As a sort of extension of my Join or Die post, and my never published post about why good people do bad things (aka: WTF was I thinking when I joined the government school PTA and town green committee?), I shall herein discuss being cured of my desire to attempt to change the world around me through proximal channels of opportunity I have heretofore misconstrued as open to me.
That’s a lot of hooey for “I quit.”
I quit. I quit. I throw dog-poopy on your shoe!
I can’t discuss the particulars, nor would anyone want to read about them (my husband will be canonized next week), however, I can discuss my rediscovered wisdom about spending my time exactly as I wish to.
Me, me, me. Mine, mine, mine. There. That feels better.
As my time volunteering in local groups (from a few months to three years!) and events dragged on, I became very, very bitter about the fact that I was somewhere I did not want to be doing something I did not want to do, for a cause I did not want to support. How the hell I got there would be a mystery except that I did it to myself. The mistake I made was in thinking that if I were somehow able to bodily volunteer my time and effort where I saw there was a problem, I might be able to become part of the solution.
It didn’t work out that way.
At first, I was temporarily overwhelmed by the unquestioned convictions held by my kind, but wrong, neighbors. In neither group did I find people who wanted to examine the principles involved so much as blindly follow our collectivist cultural ideology. These people who proudly proclaim “We could get some government money for that” and “Mandatory community service is a wonderful idea,” help to elect our leaders! As I watched and listened to these folks discuss the minute details of other specifically limited tasks, I could not keep in my head that it is exactly their acceptance of the wrong premises from which our cultural problems arise. I allowed my reasons for volunteering, to combat such wrong-headedness, to be blunted by the earnestness and generosity with which these folks focused on the minute details. They were simply wrong, not evil.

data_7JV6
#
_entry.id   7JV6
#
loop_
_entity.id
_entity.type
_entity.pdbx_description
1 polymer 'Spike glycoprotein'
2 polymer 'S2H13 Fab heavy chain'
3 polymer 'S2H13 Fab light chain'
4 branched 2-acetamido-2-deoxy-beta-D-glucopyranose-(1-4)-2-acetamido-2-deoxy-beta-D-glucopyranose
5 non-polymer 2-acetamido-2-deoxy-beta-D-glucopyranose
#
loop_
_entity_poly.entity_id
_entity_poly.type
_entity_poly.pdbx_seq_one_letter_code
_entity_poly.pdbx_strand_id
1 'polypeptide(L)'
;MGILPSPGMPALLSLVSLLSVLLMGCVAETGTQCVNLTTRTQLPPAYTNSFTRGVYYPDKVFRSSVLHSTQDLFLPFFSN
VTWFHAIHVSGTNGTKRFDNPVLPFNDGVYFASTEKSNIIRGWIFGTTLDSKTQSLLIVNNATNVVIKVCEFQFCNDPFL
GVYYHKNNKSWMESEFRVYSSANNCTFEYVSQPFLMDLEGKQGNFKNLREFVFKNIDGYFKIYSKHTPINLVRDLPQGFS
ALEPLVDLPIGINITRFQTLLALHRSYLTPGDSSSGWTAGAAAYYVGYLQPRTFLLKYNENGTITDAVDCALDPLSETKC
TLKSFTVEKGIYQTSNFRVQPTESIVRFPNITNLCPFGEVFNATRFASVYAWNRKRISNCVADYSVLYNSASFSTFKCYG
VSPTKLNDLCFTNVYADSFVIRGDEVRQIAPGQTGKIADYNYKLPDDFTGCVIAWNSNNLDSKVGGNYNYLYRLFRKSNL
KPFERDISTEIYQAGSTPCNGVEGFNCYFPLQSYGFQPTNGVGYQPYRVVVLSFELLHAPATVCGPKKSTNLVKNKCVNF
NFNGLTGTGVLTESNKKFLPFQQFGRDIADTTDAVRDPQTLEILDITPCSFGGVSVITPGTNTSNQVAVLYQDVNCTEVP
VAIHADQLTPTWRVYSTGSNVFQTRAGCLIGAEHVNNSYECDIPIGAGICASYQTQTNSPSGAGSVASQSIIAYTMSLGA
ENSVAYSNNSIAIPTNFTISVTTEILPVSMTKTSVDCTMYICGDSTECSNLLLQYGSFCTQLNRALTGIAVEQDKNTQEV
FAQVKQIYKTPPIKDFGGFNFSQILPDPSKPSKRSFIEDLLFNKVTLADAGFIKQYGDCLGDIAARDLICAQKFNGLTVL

As time went on, I found that I could no longer participate in the particulars of group discussion, but sat mostly quiet until the opportunity to speak about principles arose. In both groups, my rather frank statements (e.g. about the nature of government funds in one, and the morality of servitude in the other) were met with confused stares and silence. Despite my own earnest and generous efforts, the only thing I managed to persuade anyone of is that I did not belong among them.
Clearly, I was unprepared and had chosen the wrong forums for my activism.
Happily for me, though, in both cases the would-be leaders eventually showed their true colors during our time together landing an awakening slap across my face which cured me from my stumbling about. Had I not seen so clear a picture, literally, of the power-lust of the local administrator, or the overt ingratiation of the sycophant, I might have felt compelled to stay and try harder to steer the course of these volunteer ventures.
I see that each group is rather insignificant and will certainly remain ineffective under its own corruption. I guess that's the best I can hope for.
Still, I’m left feeling like arugula in that while I’m bitter, my spiciness and pepper are still intact, perhaps even sharpened a bit. I am wiser and will continue to fight a good fight, just no longer among the groups of folks whose foregone conclusions are that we have a duty to serve our community under the guidance of those who are happy to harness our efforts to further their goals of personal power. I have concluded that the only person who can waste my time now is me! I will continue to fight the good fight in attempting to reach the minds of people regarding the virtue of selfishness, the morality of capitalism, and wisdom of individual rights—from home.
That is until the next time I think it’s a good idea to throw my body into the mix.